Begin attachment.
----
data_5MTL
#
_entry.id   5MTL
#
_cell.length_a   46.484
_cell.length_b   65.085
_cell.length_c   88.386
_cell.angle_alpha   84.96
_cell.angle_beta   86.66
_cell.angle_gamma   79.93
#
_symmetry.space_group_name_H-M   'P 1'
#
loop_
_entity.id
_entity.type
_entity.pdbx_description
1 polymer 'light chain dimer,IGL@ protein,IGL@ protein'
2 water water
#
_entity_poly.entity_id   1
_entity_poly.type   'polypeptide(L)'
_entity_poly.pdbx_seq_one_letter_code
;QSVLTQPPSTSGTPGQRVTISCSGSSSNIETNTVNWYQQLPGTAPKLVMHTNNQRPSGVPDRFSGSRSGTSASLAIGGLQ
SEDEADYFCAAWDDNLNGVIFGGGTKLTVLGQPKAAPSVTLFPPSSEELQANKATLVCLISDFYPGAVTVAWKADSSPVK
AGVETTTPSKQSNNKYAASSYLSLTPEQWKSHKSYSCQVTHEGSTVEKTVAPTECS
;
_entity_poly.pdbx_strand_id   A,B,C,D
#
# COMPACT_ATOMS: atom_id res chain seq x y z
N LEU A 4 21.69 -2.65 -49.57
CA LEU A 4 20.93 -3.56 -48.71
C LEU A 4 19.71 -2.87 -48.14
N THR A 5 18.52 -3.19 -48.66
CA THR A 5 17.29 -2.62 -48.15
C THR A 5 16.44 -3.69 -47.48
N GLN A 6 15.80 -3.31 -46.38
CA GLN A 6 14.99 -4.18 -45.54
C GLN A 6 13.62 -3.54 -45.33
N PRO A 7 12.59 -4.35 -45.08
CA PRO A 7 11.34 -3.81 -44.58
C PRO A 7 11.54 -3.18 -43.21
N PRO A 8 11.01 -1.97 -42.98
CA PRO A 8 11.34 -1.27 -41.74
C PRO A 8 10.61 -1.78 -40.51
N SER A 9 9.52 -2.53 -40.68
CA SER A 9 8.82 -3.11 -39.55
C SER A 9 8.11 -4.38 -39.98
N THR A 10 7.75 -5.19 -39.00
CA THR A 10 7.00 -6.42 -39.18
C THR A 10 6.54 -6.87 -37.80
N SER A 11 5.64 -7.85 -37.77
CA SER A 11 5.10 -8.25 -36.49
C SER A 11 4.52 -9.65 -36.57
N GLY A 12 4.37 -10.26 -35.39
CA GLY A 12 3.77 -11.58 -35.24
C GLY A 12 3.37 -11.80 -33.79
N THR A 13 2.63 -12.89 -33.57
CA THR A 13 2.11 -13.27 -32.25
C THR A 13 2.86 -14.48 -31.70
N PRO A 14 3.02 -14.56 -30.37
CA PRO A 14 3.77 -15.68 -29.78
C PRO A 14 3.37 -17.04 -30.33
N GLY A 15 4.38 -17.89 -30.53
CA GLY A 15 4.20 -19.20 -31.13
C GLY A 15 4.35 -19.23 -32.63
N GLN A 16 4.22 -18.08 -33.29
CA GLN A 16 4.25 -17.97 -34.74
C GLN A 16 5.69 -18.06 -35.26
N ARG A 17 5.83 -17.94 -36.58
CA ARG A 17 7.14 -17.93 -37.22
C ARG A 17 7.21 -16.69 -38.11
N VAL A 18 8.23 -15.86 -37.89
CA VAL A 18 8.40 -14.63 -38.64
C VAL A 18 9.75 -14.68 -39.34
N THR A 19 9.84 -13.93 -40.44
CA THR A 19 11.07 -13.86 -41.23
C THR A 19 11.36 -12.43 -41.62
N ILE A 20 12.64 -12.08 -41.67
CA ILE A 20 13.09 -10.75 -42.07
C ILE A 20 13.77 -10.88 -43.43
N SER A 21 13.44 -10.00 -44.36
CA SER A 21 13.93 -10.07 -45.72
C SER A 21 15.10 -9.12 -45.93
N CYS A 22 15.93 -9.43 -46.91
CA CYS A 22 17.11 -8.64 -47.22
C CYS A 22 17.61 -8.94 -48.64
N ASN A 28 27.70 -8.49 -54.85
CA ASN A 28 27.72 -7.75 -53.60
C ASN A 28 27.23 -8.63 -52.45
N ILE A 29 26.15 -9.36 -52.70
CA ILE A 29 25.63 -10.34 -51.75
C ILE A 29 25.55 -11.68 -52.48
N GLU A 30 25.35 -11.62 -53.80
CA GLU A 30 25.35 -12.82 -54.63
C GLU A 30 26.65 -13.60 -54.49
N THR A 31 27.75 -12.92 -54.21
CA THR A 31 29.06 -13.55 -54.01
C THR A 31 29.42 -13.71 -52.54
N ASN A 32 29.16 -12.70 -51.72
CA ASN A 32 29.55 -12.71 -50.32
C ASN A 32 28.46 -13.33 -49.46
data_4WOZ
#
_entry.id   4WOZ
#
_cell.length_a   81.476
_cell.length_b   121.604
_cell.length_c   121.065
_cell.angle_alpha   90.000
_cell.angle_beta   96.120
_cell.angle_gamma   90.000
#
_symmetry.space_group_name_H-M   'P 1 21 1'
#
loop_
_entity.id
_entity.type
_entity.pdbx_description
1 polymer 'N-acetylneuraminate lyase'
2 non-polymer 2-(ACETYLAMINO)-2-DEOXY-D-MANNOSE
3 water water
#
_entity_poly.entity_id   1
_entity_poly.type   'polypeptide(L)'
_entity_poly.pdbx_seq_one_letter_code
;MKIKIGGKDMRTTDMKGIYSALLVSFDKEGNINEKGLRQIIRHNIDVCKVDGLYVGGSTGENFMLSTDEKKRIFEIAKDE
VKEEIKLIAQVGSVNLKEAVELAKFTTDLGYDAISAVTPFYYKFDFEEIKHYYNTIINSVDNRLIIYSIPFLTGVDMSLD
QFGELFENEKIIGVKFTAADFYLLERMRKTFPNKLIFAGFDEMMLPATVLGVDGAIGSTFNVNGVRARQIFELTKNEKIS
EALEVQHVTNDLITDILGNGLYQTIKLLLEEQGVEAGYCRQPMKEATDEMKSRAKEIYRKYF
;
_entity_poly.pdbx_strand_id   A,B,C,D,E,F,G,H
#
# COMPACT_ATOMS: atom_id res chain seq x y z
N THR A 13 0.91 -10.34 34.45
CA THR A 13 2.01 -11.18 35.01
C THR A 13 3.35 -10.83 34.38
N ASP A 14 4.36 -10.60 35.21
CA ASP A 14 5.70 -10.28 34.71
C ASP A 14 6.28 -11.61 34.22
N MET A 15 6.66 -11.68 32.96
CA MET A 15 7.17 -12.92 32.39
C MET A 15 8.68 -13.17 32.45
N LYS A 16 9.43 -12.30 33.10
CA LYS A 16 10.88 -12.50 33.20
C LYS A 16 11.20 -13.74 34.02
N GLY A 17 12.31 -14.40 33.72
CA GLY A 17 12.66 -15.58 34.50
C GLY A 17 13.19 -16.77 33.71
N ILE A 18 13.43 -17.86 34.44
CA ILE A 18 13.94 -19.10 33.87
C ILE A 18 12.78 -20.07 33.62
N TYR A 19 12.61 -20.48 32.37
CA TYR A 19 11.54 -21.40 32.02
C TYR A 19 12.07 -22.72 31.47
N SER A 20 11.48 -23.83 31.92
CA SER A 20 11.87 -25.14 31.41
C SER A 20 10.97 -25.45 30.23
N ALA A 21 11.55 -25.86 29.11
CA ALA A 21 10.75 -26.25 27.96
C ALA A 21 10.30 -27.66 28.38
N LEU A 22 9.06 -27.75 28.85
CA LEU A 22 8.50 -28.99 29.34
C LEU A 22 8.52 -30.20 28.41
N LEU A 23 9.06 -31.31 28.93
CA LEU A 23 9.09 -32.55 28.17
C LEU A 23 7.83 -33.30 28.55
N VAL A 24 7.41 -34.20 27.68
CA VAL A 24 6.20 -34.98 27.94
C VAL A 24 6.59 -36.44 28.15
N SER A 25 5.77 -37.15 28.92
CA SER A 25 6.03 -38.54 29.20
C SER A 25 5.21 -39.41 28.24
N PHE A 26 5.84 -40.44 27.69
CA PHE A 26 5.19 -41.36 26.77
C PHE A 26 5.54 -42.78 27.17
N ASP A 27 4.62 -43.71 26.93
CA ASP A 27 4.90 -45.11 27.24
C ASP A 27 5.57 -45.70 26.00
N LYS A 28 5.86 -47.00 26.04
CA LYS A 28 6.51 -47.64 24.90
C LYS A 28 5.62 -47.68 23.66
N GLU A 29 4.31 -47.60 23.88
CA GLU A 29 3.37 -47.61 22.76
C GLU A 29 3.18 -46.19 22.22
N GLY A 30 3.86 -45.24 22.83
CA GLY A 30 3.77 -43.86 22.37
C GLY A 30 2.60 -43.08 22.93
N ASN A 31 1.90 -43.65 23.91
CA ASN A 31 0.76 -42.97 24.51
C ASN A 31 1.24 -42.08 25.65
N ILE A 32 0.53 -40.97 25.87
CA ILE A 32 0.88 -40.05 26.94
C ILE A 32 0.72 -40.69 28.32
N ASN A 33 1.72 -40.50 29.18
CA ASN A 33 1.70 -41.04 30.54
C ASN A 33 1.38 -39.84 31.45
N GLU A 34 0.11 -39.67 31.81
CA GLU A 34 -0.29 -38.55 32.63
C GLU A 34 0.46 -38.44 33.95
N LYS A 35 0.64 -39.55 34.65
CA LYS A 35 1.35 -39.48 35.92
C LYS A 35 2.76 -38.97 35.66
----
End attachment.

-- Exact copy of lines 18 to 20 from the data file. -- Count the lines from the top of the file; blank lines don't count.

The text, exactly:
1 polymer 'light chain dimer,IGL@ protein,IGL@ protein'
2 water water
#